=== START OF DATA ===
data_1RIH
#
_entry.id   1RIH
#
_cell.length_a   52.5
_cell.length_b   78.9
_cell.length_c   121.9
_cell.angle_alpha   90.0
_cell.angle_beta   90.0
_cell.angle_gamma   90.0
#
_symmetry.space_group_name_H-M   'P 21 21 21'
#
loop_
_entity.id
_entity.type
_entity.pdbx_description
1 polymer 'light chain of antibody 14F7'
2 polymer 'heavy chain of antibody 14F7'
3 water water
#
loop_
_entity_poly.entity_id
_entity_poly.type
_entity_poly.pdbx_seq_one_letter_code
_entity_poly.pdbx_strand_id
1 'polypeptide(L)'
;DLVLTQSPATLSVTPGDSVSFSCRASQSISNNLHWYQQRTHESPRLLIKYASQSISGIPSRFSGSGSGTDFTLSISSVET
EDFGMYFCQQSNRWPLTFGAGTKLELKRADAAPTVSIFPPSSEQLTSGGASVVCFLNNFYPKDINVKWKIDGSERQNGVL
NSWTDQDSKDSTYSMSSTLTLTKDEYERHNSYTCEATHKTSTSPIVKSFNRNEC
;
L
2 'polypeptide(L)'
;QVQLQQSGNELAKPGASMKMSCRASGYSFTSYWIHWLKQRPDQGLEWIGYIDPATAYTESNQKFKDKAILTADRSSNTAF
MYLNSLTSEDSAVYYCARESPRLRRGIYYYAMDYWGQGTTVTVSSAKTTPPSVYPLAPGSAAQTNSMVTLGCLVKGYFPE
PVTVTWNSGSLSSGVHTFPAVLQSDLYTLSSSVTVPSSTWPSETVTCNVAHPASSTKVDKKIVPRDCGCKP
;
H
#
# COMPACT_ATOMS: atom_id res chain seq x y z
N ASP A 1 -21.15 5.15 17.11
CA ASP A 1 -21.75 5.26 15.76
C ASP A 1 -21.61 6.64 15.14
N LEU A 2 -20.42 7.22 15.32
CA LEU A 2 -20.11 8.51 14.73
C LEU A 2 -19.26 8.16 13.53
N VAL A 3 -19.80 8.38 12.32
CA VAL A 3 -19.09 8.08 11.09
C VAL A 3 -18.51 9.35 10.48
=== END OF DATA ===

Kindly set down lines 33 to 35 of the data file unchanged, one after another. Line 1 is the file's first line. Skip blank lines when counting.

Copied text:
2 'polypeptide(L)'
;QVQLQQSGNELAKPGASMKMSCRASGYSFTSYWIHWLKQRPDQGLEWIGYIDPATAYTESNQKFKDKAILTADRSSNTAF
MYLNSLTSEDSAVYYCARESPRLRRGIYYYAMDYWGQGTTVTVSSAKTTPPSVYPLAPGSAAQTNSMVTLGCLVKGYFPE